“Is there something you’ve always wanted to do but were too scared or embarrassed to try? Ask the Human Guinea Pig to do it for you.”
So what was the wild, dangerous thing that some reader sent the “Human Guinea Pig” out to do?
She went to fire a gun at a shooting range.
Nothing so reveals the red/blue divide so starkly as the blue-zoners’ prissy and often hysterical attitude towards guns. Reading this article is like watching the old movie where a city slicker tries to mount a horse at a dude ranch and ends up facing the wrong way. I find it uproariously funny that going to shoot a gun is the subject of breathless journalism. What’s up for next week, power drills?
For blue-zoners, in their dense urban cores, guns are exotic, dangerous and (apparently) sexy. For red-zoners, guns are tools and sporting gear. I grew up in a small rural community where every, and I do mean every, household had at least one firearm and everybody, even little old ladies, knew how to shoot. When I was in school, people often had rifles and shotguns in their vehicles on school grounds during hunting season. Nobody thought anything of it.
People from blue zones often have a perception of guns that borders on the clinically phobic. Once I while driving a rental car, I got a call from the rental agency asking if I could check if there was a gun left in the car by a police officer who drove the car before. I checked under the driver’s seat and there was a small-caliber automatic in an ankle holster. I confirmed the safety, popped the clip, checked for a chambered round and then carried the weapon to the front desk so they could pick it up. When I told a coworker who was from blue California what had happened, she freaked. She said she would have called the police to come get the weapon because handling guns was just too dangerous! I didn’t have the heart to tell her I had been shooting since I was five.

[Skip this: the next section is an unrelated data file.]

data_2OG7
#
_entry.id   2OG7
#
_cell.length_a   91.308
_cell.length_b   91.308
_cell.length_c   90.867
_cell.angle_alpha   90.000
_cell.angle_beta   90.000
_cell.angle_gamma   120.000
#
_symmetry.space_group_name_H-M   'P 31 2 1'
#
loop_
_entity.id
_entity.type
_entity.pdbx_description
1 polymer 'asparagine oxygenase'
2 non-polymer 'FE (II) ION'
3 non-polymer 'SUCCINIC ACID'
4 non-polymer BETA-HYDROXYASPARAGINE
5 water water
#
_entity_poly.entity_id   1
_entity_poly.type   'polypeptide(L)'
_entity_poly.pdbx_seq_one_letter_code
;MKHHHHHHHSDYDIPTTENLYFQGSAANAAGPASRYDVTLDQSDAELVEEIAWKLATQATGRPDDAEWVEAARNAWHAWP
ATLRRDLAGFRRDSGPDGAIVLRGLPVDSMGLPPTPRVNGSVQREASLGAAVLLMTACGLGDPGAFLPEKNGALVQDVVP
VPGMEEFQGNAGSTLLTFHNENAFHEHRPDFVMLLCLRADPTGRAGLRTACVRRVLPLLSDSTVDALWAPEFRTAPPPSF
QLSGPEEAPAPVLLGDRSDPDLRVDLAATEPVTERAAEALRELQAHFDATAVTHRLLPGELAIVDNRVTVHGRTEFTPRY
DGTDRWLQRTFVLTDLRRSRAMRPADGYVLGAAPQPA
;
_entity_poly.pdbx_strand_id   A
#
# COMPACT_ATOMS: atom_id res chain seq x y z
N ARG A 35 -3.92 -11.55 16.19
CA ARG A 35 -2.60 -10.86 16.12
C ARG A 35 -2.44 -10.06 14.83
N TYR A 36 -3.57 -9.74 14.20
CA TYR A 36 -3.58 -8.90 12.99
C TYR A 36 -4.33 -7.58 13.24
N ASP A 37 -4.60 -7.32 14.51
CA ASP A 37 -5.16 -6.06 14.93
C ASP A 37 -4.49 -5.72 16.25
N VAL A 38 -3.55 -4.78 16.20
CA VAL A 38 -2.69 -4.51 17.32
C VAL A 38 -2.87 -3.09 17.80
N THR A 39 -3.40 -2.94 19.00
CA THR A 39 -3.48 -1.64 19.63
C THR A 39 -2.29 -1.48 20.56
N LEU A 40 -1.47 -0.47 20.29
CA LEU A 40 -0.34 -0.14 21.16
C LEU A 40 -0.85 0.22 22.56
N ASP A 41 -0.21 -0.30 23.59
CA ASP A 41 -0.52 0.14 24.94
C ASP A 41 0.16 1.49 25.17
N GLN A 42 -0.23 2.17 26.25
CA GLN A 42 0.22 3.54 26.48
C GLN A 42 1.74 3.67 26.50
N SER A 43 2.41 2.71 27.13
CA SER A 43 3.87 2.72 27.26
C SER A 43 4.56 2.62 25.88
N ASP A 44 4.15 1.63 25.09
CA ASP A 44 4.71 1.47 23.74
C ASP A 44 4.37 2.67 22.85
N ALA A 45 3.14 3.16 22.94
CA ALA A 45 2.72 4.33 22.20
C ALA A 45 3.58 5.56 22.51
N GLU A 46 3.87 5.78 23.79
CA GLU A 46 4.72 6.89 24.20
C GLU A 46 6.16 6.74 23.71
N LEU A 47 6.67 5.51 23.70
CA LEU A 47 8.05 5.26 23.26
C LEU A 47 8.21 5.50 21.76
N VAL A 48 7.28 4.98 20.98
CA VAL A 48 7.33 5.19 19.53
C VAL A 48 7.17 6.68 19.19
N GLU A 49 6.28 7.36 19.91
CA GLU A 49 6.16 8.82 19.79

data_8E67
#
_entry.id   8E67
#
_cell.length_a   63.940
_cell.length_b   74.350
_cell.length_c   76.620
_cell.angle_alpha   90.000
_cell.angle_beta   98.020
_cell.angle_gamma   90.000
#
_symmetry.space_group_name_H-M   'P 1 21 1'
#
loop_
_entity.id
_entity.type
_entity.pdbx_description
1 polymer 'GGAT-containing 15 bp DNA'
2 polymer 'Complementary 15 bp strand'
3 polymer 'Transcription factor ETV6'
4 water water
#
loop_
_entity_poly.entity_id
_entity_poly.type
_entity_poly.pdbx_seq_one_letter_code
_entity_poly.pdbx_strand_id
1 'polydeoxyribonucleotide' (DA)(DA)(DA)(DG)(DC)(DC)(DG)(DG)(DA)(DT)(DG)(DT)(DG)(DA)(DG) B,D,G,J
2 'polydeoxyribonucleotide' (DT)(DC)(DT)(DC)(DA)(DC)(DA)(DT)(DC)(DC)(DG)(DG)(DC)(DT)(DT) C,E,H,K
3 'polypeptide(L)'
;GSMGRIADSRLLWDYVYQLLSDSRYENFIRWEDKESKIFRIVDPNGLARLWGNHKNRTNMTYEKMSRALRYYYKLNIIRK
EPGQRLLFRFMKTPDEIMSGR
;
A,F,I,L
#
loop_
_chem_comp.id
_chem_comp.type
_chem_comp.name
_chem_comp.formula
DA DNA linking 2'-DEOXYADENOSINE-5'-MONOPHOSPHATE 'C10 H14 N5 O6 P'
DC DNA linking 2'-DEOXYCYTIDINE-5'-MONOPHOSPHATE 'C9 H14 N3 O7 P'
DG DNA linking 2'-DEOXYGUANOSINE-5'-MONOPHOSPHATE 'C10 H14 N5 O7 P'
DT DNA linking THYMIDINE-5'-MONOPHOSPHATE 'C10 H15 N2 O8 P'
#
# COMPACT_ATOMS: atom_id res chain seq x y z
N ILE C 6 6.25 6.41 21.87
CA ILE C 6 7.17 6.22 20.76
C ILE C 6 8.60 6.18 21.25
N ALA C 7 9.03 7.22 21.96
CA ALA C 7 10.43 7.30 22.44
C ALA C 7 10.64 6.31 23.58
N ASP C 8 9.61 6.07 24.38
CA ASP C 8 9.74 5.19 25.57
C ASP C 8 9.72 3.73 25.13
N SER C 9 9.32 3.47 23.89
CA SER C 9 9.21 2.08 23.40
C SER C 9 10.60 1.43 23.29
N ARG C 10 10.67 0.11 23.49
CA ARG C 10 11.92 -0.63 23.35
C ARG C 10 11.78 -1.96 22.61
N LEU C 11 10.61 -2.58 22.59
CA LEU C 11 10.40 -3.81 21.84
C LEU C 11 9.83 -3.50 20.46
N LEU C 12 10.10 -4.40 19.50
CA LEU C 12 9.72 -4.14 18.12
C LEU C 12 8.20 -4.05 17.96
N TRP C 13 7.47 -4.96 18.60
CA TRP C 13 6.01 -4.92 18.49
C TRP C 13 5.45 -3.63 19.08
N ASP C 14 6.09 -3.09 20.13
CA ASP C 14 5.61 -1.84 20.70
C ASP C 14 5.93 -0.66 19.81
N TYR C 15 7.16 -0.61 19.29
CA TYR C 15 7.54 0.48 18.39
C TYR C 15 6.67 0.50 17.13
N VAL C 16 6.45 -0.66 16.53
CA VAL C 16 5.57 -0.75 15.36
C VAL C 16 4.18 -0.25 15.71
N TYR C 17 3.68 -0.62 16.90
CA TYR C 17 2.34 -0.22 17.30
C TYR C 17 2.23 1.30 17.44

Red-zoners just can’t take blue-zoners seriously when they talk about guns because they come off as hysterical, pitchfork-waving lunatics. Their perception of the dangerousness of firearms is so over-the-top as to reduce their arguments to absurdity. They sound as credible as Jerry Falwell or Pat Robertson describing the nightlife in San Francisco. Yet blue-zoners expect red-zoners to defer to them in political debates about guns and get angry and confused when they don’t. They can’t relate to the perspective of the red-zoners at all.
As with many issues, nobody is more provincial than the truly cosmopolitan. Tune in next week when Slate hires me to write 500 words on the thrills and chills of riding the subway.